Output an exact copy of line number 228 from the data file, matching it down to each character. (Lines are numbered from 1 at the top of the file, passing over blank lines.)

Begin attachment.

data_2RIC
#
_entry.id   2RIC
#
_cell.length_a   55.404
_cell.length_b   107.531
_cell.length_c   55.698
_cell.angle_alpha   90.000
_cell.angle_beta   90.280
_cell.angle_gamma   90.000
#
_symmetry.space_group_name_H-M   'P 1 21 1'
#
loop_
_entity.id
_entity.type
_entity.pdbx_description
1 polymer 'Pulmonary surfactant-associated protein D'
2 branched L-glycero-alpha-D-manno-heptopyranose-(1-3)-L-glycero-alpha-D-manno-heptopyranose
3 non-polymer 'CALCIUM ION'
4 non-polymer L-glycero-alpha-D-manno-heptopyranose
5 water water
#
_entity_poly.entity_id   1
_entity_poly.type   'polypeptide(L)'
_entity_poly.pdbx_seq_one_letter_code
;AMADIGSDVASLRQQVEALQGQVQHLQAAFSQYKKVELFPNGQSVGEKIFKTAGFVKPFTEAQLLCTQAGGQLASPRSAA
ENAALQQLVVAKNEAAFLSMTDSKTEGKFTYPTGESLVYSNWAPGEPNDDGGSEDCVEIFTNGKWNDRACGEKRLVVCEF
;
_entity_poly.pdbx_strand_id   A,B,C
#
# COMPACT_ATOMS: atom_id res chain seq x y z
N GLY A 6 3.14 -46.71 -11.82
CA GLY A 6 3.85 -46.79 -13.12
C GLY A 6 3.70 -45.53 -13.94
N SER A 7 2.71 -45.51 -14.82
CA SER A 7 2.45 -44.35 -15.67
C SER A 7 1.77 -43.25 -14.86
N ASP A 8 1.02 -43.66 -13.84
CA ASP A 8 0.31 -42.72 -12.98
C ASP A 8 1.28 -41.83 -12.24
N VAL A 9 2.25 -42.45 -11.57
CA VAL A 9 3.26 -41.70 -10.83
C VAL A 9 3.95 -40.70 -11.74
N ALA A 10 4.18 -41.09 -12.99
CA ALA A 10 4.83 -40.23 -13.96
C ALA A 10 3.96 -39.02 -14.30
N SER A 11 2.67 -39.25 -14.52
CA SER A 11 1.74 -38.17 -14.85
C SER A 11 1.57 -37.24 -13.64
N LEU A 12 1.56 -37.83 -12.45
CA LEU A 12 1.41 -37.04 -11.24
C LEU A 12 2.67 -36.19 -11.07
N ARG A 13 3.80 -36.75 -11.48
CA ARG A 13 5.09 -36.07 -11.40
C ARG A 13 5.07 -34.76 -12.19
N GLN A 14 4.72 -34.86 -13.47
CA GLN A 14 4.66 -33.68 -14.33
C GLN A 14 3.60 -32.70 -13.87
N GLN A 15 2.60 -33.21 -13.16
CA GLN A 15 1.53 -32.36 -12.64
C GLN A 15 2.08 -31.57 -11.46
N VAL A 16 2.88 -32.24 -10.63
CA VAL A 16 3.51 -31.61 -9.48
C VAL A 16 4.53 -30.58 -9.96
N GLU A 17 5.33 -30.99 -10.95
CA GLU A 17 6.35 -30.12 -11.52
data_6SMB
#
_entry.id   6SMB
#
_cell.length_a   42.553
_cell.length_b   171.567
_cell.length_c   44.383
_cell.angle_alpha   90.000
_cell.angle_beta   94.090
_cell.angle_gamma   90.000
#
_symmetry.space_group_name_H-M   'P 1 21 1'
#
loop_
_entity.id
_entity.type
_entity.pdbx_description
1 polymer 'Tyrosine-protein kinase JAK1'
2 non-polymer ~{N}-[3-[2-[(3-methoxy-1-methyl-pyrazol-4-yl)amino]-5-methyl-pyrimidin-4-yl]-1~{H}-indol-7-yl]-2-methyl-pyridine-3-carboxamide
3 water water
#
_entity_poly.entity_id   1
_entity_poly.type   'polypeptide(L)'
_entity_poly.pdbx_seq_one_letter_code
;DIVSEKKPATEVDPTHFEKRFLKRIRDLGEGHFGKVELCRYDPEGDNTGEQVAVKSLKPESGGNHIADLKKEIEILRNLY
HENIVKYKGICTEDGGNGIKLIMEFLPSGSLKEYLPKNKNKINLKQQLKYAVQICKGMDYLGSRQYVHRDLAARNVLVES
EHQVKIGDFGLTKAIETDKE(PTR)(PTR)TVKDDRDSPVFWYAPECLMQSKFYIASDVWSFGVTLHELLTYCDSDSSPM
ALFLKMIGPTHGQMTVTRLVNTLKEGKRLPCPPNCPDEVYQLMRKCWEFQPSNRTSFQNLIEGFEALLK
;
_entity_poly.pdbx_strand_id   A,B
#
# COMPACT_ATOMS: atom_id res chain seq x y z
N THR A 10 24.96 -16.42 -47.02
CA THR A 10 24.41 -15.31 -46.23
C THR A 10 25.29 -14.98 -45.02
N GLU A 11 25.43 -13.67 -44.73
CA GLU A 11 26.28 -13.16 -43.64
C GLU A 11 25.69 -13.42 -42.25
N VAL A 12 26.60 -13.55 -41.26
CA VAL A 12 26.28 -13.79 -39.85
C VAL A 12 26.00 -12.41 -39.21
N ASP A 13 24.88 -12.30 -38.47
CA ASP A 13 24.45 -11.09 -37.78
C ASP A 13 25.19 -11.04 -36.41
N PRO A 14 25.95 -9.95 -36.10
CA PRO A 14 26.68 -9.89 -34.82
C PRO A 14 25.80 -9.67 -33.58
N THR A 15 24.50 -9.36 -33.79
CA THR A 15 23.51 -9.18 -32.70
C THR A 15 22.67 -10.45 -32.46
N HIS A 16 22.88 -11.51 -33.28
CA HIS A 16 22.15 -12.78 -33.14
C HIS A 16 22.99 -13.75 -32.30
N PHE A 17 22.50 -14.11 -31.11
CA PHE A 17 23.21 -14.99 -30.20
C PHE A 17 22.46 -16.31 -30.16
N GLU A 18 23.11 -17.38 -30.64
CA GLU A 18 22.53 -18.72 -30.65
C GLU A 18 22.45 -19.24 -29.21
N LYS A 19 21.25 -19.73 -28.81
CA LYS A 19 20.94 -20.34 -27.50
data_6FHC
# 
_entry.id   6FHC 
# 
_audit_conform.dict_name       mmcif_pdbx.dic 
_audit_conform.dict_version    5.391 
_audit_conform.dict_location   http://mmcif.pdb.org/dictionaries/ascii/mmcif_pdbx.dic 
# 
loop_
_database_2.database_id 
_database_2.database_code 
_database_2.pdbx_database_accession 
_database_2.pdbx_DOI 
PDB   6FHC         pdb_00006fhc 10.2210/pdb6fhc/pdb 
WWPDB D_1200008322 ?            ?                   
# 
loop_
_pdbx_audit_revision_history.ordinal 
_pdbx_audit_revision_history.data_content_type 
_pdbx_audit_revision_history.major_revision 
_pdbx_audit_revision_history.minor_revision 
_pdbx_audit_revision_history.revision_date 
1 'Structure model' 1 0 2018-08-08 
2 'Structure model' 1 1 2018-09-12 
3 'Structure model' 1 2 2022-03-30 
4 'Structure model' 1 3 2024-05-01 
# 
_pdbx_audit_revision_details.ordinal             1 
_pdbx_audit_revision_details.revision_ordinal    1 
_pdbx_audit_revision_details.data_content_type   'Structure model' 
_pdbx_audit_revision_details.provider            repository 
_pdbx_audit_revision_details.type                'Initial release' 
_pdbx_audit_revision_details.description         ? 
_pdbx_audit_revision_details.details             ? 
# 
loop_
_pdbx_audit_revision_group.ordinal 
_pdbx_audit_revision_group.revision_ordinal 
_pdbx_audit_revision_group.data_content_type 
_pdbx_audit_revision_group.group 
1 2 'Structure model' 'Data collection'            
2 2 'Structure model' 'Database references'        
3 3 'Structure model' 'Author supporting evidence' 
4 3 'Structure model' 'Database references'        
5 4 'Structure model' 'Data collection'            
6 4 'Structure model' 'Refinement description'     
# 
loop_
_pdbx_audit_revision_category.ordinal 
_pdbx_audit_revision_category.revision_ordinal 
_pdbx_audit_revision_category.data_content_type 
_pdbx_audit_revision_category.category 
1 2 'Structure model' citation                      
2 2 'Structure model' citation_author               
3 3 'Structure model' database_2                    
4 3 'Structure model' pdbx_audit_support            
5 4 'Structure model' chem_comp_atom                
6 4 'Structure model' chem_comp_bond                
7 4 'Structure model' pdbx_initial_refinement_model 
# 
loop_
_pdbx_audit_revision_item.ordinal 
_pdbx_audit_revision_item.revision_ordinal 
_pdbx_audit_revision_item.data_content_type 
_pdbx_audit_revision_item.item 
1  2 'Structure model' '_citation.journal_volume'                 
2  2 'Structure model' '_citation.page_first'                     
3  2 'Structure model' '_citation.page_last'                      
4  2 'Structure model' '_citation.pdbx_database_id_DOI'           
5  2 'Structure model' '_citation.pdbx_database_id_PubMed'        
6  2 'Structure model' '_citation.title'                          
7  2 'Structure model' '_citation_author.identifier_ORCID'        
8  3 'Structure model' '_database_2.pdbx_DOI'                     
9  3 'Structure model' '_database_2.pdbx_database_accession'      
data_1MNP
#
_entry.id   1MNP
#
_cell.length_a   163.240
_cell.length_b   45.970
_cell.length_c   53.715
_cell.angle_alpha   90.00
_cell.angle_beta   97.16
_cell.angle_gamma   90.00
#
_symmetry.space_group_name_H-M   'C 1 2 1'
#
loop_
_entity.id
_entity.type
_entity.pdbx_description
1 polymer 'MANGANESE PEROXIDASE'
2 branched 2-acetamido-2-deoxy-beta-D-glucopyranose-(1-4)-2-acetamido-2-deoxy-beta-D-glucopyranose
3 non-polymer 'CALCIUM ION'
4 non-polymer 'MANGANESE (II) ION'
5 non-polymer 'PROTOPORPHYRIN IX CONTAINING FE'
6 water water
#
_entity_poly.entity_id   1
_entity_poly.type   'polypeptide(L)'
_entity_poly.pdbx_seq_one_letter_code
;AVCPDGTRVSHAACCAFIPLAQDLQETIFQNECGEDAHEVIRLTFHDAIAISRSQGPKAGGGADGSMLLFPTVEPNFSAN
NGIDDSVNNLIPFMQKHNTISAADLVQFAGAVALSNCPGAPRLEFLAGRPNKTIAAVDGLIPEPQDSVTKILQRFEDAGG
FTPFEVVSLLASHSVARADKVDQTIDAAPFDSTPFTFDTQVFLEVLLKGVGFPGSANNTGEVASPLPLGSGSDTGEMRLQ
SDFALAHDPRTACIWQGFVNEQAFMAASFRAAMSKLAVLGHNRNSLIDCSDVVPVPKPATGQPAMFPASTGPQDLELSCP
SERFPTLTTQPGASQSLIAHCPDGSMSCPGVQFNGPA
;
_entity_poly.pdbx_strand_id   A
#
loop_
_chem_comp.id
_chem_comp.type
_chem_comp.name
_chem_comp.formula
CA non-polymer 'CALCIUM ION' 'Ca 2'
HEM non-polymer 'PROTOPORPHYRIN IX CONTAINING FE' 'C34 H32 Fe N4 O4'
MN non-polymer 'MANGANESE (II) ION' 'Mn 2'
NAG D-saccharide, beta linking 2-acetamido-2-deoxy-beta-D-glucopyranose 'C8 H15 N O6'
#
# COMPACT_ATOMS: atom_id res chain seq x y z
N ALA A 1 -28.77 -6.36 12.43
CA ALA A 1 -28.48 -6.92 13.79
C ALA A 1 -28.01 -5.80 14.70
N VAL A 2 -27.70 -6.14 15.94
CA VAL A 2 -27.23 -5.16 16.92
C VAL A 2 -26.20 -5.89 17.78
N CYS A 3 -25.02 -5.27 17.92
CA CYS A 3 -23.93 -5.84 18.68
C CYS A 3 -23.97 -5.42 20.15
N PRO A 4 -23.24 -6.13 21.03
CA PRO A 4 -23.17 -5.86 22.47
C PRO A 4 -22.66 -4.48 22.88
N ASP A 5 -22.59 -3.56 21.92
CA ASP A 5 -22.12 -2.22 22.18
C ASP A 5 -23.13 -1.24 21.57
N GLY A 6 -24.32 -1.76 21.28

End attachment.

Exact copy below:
_entity_poly.type   'polypeptide(L)'